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Threats of future climate change and land use to vulnerable tree species native to Southern California

Published online by Cambridge University Press:  20 August 2014

Department of Ecology and Evolutionary Biology, University of California Los Angeles, Los Angeles, CA 90095, USA
Department of Geography, University of California Los Angeles, Los Angeles, CA 90095, USA
Department of Geography, University of California Los Angeles, Los Angeles, CA 90095, USA
Institute of the Environment and Sustainability, University of California Los Angeles, Los Angeles, CA 90095, USA
Department of Botany and Plant Sciences, University of California Riverside, Riverside, CA 92521, USA
Department of Biology, The University of Utah, Salt Lake City, UT 84112, USA
*Correspondence: Dr Thomas Gillespie Tel: +1 310 968 2360 e-mail:


Climate and land-use changes are expected to drive high rates of environmental change and biodiversity loss in Mediterranean ecosystems this century. This paper compares the relative future impacts of land use and climate change on two vulnerable tree species native to Southern California (Juglans californica and Quercus engelmannii) using species distribution models. Under the Intergovernmental Panel for Climate Change's A1B future scenario, high levels of both projected land use and climate change could drive considerable habitat losses on these two already heavily-impacted tree species. Under scenarios of no dispersal, projected climate change poses a greater habitat loss threat relative to projected land use for both species. Assuming unlimited dispersal, climate-driven habitat gains could offset some of the losses due to both drivers, especially in J. californica which could experience net habitat gains under combined impacts of both climate change and land use. Quercus engelmannii, in contrast, could experience net habitat losses under combined impacts, even under best-case unlimited dispersal scenarios. Similarly, projected losses and gains in protected habitat are highly sensitive to dispersal scenario, with anywhere from > 60% loss in protected habitat (no dispersal) to > 170% gain in protected habitat (unlimited dispersal). The findings underscore the importance of dispersal in moderating future habitat loss for vulnerable species.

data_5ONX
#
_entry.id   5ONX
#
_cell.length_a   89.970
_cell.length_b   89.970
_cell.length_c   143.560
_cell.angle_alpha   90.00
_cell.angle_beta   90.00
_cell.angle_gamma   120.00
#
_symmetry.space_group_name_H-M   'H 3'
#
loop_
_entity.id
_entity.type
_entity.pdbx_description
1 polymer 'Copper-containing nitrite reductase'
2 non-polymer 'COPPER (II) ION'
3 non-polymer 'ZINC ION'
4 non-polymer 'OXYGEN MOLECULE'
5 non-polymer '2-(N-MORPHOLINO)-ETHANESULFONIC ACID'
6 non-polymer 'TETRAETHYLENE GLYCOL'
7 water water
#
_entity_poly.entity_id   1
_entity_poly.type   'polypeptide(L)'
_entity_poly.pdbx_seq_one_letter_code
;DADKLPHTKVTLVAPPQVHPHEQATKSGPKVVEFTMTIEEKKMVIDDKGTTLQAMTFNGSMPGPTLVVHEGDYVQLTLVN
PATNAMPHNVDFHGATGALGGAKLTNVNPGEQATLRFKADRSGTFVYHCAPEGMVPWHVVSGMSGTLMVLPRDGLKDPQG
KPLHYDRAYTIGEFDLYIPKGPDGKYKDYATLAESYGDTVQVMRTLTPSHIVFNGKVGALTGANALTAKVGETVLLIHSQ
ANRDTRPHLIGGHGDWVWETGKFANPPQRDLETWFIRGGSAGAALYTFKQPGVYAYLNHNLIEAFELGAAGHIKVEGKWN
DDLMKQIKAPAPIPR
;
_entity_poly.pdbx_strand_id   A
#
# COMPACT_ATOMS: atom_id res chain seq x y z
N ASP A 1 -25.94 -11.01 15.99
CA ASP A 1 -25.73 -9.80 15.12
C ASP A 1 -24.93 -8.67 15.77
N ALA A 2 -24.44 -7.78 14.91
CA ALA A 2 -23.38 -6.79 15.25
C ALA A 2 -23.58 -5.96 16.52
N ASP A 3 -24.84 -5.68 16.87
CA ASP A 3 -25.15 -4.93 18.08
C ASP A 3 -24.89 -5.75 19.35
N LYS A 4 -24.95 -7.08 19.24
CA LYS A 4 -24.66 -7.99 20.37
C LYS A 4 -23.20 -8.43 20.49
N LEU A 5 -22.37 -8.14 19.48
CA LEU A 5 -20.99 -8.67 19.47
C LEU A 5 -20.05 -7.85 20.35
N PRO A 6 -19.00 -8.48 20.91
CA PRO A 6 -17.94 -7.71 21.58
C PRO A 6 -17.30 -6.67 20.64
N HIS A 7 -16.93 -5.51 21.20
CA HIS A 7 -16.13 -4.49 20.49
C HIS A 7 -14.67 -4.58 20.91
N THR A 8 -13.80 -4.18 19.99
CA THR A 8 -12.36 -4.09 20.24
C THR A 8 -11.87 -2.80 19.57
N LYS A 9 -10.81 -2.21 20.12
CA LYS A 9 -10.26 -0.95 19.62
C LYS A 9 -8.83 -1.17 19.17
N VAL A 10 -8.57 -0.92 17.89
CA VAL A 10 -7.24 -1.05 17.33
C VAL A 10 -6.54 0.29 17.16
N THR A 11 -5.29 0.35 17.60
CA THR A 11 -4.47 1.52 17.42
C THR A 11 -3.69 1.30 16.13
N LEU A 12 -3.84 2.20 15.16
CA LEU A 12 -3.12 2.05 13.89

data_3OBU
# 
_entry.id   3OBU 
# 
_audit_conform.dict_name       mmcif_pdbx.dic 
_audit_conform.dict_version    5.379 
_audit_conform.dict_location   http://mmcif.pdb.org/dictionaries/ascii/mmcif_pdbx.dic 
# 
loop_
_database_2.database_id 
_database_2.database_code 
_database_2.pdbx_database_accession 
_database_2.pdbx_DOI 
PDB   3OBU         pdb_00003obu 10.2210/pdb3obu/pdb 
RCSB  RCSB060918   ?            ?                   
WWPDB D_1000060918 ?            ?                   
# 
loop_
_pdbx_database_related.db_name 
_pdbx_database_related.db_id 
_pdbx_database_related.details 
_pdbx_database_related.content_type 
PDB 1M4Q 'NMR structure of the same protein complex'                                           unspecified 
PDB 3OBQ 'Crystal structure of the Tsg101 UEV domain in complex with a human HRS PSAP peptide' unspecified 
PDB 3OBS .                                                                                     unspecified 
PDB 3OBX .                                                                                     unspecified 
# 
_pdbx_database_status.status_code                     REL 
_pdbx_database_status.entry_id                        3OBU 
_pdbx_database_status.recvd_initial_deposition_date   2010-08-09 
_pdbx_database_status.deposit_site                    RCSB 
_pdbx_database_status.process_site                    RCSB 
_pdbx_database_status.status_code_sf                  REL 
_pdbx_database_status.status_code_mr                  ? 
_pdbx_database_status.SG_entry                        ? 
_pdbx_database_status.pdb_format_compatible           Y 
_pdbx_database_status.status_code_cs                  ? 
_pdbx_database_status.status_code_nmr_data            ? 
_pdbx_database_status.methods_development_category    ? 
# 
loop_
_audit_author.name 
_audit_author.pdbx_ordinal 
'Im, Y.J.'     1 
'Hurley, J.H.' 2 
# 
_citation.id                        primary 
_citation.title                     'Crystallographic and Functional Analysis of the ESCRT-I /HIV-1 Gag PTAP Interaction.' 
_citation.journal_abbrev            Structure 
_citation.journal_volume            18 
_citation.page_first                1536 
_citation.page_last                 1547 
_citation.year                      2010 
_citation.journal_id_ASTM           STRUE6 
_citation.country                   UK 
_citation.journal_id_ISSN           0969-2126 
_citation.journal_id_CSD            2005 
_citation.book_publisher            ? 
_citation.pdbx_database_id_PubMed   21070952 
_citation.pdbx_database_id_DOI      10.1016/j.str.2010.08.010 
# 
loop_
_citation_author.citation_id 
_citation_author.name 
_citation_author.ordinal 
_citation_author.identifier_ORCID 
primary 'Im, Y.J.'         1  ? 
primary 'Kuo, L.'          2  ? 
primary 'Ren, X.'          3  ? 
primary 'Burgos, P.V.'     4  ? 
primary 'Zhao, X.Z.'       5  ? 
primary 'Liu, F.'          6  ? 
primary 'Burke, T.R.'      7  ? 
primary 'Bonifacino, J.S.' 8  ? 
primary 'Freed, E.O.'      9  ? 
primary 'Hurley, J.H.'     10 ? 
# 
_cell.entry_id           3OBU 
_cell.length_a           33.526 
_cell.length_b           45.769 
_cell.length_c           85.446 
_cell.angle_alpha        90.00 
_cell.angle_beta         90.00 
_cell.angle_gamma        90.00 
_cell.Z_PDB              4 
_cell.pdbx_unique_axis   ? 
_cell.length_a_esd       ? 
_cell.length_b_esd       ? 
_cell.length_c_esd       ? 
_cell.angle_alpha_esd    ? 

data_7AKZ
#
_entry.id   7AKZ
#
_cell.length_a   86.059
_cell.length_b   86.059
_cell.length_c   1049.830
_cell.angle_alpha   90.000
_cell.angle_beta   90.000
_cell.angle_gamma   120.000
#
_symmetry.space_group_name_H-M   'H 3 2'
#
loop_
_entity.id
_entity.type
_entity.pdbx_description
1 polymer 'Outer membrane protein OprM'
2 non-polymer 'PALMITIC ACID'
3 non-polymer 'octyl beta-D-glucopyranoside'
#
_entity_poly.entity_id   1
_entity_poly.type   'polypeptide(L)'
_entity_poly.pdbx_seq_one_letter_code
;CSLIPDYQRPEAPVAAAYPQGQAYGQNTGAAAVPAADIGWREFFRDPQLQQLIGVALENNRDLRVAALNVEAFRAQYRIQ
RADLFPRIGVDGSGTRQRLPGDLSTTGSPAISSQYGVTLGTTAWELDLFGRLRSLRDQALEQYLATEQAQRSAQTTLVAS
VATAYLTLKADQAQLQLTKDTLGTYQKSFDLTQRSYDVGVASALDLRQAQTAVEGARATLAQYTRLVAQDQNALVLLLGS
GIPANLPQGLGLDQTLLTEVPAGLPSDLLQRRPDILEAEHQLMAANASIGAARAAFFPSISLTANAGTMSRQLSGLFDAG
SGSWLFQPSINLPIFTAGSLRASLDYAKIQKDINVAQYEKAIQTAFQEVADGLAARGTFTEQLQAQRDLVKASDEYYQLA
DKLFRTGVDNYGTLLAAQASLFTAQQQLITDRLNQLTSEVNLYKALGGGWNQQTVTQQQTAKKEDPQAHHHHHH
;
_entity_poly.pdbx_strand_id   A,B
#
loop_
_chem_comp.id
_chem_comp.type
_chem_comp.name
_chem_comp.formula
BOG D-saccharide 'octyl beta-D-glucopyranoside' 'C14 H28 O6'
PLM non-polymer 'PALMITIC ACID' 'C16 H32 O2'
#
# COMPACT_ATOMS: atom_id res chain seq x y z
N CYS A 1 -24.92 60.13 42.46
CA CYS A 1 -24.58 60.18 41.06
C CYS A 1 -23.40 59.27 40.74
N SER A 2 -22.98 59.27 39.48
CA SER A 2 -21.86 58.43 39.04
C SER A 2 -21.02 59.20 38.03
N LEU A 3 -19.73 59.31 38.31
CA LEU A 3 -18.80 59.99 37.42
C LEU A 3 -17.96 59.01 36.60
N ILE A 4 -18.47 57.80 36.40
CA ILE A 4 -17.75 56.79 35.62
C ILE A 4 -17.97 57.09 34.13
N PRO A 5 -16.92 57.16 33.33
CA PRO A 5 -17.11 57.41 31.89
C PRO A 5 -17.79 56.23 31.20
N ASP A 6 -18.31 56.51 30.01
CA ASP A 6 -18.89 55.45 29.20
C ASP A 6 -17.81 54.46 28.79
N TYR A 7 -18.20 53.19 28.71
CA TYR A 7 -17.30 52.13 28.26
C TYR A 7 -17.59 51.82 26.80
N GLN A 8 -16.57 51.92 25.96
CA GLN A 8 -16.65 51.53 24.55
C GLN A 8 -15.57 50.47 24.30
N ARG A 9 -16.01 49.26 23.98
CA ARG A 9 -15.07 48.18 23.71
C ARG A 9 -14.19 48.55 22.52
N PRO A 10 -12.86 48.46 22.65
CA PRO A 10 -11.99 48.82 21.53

Copyright © Foundation for Environmental Conservation 2014 

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